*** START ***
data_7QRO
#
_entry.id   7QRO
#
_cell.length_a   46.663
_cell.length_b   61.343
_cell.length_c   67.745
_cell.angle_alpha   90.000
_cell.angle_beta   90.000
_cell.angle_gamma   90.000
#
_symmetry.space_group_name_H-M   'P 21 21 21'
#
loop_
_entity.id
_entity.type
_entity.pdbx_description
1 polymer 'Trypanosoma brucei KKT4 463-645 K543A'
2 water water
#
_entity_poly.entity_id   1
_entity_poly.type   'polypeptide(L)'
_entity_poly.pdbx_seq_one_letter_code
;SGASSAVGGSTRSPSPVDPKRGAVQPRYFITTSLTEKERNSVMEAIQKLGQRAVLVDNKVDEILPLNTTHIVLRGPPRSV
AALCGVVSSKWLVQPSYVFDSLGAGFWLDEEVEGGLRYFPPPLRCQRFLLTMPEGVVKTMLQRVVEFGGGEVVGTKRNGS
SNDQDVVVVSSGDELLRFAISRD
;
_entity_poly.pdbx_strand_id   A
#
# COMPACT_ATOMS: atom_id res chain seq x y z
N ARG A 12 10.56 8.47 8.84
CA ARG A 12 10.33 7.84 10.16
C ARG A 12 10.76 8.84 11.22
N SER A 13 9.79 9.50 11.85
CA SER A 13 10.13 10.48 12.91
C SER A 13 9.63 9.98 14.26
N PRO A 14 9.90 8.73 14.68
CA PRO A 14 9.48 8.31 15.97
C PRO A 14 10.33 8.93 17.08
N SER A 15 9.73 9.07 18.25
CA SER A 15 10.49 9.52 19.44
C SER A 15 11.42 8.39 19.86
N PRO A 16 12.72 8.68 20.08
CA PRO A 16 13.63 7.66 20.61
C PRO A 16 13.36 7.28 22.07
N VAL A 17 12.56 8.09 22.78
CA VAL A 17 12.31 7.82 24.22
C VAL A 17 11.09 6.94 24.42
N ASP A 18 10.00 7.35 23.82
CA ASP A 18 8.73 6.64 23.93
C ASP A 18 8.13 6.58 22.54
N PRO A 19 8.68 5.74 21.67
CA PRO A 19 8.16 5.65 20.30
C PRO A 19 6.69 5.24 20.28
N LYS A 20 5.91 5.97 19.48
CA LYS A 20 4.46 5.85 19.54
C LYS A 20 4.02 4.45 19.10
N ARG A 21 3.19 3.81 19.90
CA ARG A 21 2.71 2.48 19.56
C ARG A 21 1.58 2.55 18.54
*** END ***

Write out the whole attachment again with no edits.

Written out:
data_7QRO
#
_entry.id   7QRO
#
_cell.length_a   46.663
_cell.length_b   61.343
_cell.length_c   67.745
_cell.angle_alpha   90.000
_cell.angle_beta   90.000
_cell.angle_gamma   90.000
#
_symmetry.space_group_name_H-M   'P 21 21 21'
#
loop_
_entity.id
_entity.type
_entity.pdbx_description
1 polymer 'Trypanosoma brucei KKT4 463-645 K543A'
2 water water
#
_entity_poly.entity_id   1
_entity_poly.type   'polypeptide(L)'
_entity_poly.pdbx_seq_one_letter_code
;SGASSAVGGSTRSPSPVDPKRGAVQPRYFITTSLTEKERNSVMEAIQKLGQRAVLVDNKVDEILPLNTTHIVLRGPPRSV
AALCGVVSSKWLVQPSYVFDSLGAGFWLDEEVEGGLRYFPPPLRCQRFLLTMPEGVVKTMLQRVVEFGGGEVVGTKRNGS
SNDQDVVVVSSGDELLRFAISRD
;
_entity_poly.pdbx_strand_id   A
#
# COMPACT_ATOMS: atom_id res chain seq x y z
N ARG A 12 10.56 8.47 8.84
CA ARG A 12 10.33 7.84 10.16
C ARG A 12 10.76 8.84 11.22
N SER A 13 9.79 9.50 11.85
CA SER A 13 10.13 10.48 12.91
C SER A 13 9.63 9.98 14.26
N PRO A 14 9.90 8.73 14.68
CA PRO A 14 9.48 8.31 15.97
C PRO A 14 10.33 8.93 17.08
N SER A 15 9.73 9.07 18.25
CA SER A 15 10.49 9.52 19.44
C SER A 15 11.42 8.39 19.86
N PRO A 16 12.72 8.68 20.08
CA PRO A 16 13.63 7.66 20.61
C PRO A 16 13.36 7.28 22.07
N VAL A 17 12.56 8.09 22.78
CA VAL A 17 12.31 7.82 24.22
C VAL A 17 11.09 6.94 24.42
N ASP A 18 10.00 7.35 23.82
CA ASP A 18 8.73 6.64 23.93
C ASP A 18 8.13 6.58 22.54
N PRO A 19 8.68 5.74 21.67
CA PRO A 19 8.16 5.65 20.30
C PRO A 19 6.69 5.24 20.28
N LYS A 20 5.91 5.97 19.48
CA LYS A 20 4.46 5.85 19.54
C LYS A 20 4.02 4.45 19.10
N ARG A 21 3.19 3.81 19.90
CA ARG A 21 2.71 2.48 19.56
C ARG A 21 1.58 2.55 18.54